Theory of a Deadman
Marlin Room at Webster Hall
New York City
July 30, 2014
Even before Tyler Connolly, front man for the Canadian rock band Theory of a Deadman, told the crowd that the band "still loves what they do," that fact was quite evident to those who packed the intimate Marlin Room at Webster Hall on this hot and steamy summer night.
Dark clothing was the uniform for both the band and the audience. Striding across the length of the wide stage, Connolly sported a fitted black t-shirt and black pants, and his dark hair was slicked away from his face, revealing an open, eager demeanor. On this, the day after their fifth CD Savages
(Roadrunner Records, 2014) was released, the band was in fine form. In town to do some press as well as this relaxed evening of song, an effort spearheaded by SiriusXM with tickets awarded to subscribers as well as through the band's social media pages, the room held new fans as well as ones who dated back to the band's inception in 2001. Connolly handled lead guitar as well, with Dave Brenner on rhythm guitar, Dean Back on bass and Joey Dandeneau on drums.
Hailing from Delta, British Columbia, Theory of a Deadman was actually the first group to sign to 604 Records, a label owned by Nickelback's Chad Kroeger. Their evolution in the past decade is one that finds the band paying homage to their influences and at times skewing slightly more poppy or sporting a harder edge. Savages
fits into the latter category, as was apparent when Connolly and crew treated the fans to a few new songs, including the title track (which features Alice Cooper on the CD) and "Drown."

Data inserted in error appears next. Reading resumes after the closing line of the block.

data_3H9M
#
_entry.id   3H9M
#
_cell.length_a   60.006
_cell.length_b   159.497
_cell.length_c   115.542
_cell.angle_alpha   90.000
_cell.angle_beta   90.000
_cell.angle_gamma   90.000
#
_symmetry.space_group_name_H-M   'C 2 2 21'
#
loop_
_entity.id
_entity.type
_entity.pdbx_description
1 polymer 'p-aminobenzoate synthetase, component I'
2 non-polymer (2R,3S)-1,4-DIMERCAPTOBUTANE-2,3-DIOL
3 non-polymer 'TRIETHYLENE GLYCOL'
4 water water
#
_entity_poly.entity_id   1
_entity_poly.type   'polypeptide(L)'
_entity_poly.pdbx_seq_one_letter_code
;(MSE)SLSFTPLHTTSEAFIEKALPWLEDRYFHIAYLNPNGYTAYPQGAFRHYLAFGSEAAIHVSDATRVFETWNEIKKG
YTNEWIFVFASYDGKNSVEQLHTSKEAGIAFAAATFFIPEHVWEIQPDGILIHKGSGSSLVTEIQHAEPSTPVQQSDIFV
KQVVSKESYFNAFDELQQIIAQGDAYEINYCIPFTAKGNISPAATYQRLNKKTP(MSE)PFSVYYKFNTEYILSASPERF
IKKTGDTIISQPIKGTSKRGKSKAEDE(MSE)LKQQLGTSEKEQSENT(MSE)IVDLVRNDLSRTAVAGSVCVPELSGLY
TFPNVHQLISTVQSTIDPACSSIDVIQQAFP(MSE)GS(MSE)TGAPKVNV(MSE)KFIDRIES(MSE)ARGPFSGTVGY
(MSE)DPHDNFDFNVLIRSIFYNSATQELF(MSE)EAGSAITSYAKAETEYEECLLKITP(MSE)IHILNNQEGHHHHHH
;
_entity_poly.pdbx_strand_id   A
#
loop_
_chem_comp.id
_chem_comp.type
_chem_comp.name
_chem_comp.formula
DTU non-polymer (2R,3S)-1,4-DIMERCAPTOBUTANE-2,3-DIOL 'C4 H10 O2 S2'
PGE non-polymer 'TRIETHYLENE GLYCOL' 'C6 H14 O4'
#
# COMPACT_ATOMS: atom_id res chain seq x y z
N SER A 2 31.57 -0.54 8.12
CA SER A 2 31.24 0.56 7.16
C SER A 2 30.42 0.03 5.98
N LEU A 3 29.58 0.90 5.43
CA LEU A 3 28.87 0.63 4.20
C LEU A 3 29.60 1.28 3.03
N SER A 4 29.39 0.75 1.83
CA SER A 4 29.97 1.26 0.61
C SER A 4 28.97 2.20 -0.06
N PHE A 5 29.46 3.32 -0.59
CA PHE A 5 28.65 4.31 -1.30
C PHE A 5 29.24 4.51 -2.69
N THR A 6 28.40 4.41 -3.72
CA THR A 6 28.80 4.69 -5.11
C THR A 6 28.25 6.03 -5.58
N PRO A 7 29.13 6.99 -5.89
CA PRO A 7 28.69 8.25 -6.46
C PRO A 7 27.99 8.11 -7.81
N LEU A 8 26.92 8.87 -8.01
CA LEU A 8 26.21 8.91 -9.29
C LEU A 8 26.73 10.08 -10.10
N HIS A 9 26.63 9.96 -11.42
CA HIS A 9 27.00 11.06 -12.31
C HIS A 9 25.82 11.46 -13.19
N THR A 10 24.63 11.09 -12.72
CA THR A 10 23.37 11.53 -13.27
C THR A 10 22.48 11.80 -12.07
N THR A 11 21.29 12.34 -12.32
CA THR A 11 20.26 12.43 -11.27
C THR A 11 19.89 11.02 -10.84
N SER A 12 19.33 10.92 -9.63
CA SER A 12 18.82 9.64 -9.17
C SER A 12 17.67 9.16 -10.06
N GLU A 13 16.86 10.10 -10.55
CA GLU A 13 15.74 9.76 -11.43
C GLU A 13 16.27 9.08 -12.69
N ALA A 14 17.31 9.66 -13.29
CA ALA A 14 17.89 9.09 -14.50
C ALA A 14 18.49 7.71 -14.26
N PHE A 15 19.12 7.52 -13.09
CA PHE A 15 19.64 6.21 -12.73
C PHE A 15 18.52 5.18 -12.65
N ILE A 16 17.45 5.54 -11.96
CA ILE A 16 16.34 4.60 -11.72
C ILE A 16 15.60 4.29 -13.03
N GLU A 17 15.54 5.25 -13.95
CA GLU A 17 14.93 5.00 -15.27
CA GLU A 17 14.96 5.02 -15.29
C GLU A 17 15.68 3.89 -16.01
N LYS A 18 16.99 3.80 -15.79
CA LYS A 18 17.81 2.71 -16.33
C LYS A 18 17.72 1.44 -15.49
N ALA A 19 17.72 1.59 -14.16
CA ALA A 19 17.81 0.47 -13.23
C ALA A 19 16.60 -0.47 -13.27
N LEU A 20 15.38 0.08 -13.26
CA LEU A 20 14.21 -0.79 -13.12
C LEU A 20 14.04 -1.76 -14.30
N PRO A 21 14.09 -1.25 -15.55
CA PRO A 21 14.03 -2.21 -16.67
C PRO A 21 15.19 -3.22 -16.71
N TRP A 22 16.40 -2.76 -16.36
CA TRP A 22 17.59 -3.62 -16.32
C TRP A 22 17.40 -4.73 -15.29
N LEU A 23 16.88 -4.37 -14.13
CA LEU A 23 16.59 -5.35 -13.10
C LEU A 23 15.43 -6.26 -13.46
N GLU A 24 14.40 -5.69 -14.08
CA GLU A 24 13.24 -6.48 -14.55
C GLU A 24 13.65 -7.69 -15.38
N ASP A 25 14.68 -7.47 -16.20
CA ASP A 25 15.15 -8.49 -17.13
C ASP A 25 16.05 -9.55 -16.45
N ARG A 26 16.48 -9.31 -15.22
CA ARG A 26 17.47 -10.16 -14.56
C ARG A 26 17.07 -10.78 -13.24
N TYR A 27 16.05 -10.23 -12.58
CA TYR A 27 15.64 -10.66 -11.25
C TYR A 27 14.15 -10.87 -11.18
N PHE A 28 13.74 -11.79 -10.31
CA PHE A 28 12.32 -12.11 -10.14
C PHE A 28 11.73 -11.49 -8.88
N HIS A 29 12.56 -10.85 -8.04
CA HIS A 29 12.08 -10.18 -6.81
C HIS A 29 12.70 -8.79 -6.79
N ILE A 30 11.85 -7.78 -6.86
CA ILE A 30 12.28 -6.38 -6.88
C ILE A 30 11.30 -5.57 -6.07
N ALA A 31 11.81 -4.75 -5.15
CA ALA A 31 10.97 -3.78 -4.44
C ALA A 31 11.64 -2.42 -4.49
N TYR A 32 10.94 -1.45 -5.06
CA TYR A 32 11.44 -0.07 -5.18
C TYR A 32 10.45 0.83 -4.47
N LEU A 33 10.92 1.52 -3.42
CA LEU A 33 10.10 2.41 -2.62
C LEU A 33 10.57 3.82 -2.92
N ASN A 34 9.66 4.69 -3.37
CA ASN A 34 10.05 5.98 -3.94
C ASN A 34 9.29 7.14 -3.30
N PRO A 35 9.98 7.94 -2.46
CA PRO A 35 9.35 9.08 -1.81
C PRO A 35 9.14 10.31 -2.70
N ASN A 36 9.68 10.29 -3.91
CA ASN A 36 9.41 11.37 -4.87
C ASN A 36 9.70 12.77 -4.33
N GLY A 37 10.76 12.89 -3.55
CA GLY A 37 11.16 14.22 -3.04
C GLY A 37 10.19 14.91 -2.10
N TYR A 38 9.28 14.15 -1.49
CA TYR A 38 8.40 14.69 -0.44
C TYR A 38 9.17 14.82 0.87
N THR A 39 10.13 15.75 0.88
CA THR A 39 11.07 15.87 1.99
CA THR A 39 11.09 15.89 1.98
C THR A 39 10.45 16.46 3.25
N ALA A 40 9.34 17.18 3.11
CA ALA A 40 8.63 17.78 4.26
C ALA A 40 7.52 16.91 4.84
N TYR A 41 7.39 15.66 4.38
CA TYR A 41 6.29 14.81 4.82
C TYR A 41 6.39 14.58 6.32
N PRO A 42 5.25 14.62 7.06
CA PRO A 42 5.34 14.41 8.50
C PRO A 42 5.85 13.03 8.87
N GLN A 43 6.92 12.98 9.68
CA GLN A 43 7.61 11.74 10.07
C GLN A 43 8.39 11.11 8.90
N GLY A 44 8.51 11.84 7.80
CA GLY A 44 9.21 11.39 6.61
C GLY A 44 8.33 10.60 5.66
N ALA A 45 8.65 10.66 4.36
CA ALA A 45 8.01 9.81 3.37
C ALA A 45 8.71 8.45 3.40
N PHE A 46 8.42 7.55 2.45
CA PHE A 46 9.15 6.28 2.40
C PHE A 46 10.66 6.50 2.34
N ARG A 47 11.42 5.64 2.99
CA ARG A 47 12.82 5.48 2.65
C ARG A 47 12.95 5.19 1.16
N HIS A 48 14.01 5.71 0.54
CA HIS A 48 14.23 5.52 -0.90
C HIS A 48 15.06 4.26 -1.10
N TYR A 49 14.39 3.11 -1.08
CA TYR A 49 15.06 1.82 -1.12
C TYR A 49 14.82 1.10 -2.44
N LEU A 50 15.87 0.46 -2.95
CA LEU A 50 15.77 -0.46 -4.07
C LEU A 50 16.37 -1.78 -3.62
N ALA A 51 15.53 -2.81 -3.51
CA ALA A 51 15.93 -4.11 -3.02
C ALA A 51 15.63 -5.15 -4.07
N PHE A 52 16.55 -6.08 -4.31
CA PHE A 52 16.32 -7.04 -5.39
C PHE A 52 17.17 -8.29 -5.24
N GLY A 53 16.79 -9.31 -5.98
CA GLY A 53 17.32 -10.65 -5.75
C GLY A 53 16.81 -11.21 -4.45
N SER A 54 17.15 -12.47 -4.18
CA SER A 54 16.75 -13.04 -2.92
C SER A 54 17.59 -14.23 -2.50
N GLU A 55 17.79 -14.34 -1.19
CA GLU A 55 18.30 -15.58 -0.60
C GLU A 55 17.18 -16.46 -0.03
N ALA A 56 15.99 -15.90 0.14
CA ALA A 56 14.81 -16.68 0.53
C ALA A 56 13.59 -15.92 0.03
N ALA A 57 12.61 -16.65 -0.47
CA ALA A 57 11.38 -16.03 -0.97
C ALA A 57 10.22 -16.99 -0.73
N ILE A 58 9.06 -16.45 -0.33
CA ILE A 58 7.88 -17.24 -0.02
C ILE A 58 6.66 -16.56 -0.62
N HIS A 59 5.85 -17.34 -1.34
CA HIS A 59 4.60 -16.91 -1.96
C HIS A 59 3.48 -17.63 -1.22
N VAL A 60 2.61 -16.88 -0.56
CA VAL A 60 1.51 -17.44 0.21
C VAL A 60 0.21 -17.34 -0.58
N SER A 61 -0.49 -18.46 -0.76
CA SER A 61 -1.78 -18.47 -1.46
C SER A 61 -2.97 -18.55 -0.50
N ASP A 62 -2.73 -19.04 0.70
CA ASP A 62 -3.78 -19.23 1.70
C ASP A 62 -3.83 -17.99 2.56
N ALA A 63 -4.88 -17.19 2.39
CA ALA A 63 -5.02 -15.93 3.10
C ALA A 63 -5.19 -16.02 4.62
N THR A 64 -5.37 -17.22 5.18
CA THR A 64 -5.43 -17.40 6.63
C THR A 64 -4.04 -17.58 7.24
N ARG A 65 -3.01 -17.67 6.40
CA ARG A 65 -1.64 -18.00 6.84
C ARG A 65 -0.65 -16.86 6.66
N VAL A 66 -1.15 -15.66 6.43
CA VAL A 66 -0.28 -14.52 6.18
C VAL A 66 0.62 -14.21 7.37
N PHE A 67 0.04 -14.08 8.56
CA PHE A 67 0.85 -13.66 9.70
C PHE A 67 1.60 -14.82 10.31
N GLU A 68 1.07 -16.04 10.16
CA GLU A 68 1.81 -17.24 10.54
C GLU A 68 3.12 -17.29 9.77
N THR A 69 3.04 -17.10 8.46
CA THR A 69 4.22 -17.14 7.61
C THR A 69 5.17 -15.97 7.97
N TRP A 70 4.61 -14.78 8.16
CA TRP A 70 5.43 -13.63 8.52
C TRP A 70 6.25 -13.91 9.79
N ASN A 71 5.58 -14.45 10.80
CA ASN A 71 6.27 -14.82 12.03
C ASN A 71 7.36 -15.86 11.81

The set kicked off with a raucous call to action with the hits "So Happy," "Low Life," and "Bitch Came Back." Connolly said he was reminded of the time when the band was just starting out as he introduced the first single they ever released, "Nothing Could Come Between Us," thanking the fans for their longtime support.
Switching gears to a stripped-down vibe, the lead singer explained that they started doing the acoustic thing a few years ago when they stole the concept from someone else, laughing that "it's all good!" First up was a beautiful cover of Stone Temple Pilot's "Interstate," followed by "Angel" off the new CD, and finally "No Surprise."
Connolly shared stories and gave insight into the creation of songs as the night went on. One particular anecdote told the cautionary tale of being honest during break ups. Of the song "The Truth Is (I Lied About Everything)," Connolly explained, "We've all been in relationships that don't work out, but you just don't have the cojones to say what you think. This song is the epitome of all the things you wish you could say when it's over."
"Santa Monica," "Not Meant to Be" and "Hate My Life" drew wild applause. Back to the stage for a one-song encore, Theory of a Deadman wowed the crowd with a powerful cover of Guns N Roses' "Paradise City." A hearty seventeen songs after the night started, the band departed the stage as fans begged roadies for wilting set lists and the doors to the side bar swung open, allowing fresh air to mix with the frosty air conditioned space. Photo Credit: Christine Connallon
Additional contribution by Mike Perciaccante